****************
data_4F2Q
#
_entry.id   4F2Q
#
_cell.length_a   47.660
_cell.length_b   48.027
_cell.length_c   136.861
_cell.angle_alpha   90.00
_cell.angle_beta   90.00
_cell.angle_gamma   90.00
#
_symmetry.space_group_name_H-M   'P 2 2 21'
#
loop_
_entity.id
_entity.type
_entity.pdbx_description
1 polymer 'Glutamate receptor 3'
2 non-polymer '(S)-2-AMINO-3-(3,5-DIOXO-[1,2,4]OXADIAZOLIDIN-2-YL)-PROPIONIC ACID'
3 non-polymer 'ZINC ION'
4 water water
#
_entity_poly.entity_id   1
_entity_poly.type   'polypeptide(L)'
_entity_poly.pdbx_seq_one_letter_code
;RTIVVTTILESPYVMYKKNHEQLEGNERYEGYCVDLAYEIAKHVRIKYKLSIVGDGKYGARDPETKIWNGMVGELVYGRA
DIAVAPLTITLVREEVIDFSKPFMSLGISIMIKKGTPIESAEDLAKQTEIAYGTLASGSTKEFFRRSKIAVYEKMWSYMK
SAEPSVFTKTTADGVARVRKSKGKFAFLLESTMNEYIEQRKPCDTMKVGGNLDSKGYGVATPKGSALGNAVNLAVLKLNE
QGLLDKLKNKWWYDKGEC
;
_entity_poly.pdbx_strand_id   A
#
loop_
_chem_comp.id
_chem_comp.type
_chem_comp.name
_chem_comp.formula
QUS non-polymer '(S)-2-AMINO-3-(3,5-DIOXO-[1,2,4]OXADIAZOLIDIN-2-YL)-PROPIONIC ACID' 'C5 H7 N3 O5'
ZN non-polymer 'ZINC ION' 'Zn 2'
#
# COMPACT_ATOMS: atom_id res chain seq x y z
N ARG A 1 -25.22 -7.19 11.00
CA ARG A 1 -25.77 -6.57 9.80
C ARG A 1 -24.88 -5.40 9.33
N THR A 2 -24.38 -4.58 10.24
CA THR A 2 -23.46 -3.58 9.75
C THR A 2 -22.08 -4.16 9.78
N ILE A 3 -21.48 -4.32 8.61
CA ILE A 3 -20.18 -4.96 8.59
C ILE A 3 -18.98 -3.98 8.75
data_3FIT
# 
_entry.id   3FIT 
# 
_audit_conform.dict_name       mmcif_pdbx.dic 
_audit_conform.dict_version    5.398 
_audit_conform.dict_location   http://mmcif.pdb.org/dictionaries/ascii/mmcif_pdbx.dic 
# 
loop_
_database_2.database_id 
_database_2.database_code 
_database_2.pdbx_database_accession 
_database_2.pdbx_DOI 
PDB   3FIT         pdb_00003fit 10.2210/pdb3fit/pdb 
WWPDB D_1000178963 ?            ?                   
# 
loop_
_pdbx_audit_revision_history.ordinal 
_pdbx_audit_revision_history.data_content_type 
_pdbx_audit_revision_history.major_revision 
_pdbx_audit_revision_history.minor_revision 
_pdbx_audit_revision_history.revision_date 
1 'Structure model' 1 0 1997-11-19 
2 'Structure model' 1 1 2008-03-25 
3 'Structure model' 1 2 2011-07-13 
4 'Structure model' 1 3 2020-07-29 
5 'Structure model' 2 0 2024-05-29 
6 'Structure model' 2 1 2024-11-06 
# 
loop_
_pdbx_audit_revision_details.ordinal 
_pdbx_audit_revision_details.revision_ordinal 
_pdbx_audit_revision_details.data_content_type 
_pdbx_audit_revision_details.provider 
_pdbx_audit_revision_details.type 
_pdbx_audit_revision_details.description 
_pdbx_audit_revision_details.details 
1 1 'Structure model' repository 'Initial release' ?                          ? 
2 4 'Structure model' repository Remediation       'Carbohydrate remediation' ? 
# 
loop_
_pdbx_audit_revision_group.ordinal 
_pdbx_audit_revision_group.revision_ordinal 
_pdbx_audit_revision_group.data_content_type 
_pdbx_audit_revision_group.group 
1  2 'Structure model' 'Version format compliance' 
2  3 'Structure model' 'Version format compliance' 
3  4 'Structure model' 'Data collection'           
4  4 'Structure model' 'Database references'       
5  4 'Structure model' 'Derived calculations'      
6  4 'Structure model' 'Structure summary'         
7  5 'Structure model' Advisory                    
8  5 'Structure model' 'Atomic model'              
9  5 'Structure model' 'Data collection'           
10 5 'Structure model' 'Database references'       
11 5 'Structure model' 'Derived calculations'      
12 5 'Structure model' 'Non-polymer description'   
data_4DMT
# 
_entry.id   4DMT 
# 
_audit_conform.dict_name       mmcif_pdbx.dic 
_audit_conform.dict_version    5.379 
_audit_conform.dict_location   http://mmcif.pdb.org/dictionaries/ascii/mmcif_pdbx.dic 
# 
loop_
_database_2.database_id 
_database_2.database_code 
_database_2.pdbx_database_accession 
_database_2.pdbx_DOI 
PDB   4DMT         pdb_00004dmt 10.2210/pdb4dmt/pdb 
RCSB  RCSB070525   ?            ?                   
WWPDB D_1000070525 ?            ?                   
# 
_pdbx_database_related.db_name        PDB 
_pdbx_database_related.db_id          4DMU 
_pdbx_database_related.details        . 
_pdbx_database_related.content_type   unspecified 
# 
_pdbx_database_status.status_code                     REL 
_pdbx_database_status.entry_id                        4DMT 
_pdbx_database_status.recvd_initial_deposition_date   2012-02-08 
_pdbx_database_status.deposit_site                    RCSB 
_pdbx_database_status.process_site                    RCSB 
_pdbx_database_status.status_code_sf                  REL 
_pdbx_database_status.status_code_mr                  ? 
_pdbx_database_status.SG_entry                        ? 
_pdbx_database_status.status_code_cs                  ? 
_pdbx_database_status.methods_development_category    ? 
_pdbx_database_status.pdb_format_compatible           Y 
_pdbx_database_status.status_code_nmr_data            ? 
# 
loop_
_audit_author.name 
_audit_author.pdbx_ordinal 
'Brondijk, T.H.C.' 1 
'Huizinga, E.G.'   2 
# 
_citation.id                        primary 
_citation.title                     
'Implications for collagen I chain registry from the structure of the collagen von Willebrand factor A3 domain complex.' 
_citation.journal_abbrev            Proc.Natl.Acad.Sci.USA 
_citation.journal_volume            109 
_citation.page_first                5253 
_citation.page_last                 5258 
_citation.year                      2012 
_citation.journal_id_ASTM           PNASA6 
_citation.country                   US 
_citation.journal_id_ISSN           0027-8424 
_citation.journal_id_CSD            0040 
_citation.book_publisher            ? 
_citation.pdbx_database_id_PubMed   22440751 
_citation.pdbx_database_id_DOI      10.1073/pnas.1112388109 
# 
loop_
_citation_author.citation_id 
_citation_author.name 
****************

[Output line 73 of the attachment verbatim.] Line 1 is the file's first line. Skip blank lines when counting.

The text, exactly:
1 'Structure model' 1 0 1997-11-19 